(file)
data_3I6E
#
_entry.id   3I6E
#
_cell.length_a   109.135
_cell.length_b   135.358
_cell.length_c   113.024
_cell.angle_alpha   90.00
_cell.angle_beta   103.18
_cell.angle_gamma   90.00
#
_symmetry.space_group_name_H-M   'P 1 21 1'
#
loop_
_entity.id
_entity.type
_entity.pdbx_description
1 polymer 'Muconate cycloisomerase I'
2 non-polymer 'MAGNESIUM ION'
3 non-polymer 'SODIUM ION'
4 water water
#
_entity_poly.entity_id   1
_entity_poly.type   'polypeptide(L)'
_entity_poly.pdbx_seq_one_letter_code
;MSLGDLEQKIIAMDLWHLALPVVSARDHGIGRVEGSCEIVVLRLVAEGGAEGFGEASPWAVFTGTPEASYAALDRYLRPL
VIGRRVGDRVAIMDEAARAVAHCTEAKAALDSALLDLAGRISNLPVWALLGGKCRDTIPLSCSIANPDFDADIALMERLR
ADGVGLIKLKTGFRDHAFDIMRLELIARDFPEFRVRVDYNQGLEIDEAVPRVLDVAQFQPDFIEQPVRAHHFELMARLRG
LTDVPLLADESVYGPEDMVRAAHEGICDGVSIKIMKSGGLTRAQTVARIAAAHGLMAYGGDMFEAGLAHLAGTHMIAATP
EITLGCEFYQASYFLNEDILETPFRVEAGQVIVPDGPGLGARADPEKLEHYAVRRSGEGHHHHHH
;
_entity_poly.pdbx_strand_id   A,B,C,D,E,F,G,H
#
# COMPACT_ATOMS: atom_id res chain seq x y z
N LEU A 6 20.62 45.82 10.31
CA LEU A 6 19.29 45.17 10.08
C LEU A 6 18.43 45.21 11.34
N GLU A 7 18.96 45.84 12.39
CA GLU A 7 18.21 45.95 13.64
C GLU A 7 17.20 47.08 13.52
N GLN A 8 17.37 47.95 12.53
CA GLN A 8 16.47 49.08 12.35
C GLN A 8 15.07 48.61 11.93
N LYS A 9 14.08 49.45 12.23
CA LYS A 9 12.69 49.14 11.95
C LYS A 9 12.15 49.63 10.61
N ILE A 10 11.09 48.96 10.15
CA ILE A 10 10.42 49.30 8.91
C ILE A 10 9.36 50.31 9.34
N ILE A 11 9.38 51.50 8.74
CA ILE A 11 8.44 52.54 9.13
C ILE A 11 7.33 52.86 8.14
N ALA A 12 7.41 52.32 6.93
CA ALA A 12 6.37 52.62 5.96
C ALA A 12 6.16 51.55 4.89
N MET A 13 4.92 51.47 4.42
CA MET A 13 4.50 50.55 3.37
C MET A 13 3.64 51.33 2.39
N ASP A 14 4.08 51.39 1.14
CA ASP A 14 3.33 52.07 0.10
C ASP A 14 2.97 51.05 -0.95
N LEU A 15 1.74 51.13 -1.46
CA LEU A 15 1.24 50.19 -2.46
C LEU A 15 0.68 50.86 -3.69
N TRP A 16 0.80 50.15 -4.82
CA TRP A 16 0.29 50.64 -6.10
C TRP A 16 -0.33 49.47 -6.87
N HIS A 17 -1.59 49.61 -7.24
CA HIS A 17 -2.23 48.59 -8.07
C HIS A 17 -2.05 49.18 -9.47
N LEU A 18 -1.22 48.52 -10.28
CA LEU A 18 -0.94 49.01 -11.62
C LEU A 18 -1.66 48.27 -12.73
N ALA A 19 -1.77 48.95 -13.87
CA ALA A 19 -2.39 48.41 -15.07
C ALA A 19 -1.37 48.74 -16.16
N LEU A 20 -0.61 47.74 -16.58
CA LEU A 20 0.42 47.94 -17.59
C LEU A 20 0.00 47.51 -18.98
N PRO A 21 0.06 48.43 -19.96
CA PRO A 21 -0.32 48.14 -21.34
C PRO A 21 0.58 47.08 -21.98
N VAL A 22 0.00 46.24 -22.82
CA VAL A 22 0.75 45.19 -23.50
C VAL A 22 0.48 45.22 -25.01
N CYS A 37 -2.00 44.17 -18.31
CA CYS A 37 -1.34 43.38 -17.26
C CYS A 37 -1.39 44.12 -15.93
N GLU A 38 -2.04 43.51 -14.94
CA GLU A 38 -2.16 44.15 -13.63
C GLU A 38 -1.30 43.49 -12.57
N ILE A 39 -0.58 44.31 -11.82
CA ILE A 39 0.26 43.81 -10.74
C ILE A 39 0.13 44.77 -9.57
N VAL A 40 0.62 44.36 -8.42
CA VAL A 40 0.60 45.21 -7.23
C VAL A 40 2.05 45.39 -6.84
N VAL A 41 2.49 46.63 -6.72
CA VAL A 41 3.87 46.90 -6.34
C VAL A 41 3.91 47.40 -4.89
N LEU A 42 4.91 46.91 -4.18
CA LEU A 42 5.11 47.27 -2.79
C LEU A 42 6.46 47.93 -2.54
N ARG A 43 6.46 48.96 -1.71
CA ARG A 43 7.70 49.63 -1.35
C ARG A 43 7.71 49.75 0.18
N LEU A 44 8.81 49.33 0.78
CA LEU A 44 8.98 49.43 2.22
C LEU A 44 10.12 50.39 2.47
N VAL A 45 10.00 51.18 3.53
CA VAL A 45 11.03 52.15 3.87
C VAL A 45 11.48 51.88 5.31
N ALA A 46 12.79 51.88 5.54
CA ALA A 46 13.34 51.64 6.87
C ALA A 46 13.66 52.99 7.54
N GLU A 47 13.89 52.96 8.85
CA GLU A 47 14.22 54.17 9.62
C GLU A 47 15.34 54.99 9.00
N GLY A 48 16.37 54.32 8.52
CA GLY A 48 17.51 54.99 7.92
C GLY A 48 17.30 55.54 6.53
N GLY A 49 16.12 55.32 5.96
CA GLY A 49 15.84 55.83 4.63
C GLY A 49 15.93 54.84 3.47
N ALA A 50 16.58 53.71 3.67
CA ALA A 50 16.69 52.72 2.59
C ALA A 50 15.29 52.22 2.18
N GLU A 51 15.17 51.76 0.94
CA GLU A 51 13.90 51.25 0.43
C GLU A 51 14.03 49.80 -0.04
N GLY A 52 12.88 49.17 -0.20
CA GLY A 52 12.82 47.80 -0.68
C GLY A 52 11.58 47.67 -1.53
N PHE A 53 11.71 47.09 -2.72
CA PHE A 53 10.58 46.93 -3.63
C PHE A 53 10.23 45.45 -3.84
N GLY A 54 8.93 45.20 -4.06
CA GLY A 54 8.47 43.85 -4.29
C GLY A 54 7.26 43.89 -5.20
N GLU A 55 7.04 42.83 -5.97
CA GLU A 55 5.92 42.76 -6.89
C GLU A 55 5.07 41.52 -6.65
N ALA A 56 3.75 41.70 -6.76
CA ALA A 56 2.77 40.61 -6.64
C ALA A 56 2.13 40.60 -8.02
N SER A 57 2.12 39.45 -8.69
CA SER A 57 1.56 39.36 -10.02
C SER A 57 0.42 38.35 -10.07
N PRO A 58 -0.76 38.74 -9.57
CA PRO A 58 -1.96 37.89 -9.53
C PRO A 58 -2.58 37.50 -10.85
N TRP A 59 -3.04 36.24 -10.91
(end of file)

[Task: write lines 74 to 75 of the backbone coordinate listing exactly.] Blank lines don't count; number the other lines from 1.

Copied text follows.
N ALA A 19 -1.77 48.95 -13.87
CA ALA A 19 -2.39 48.41 -15.07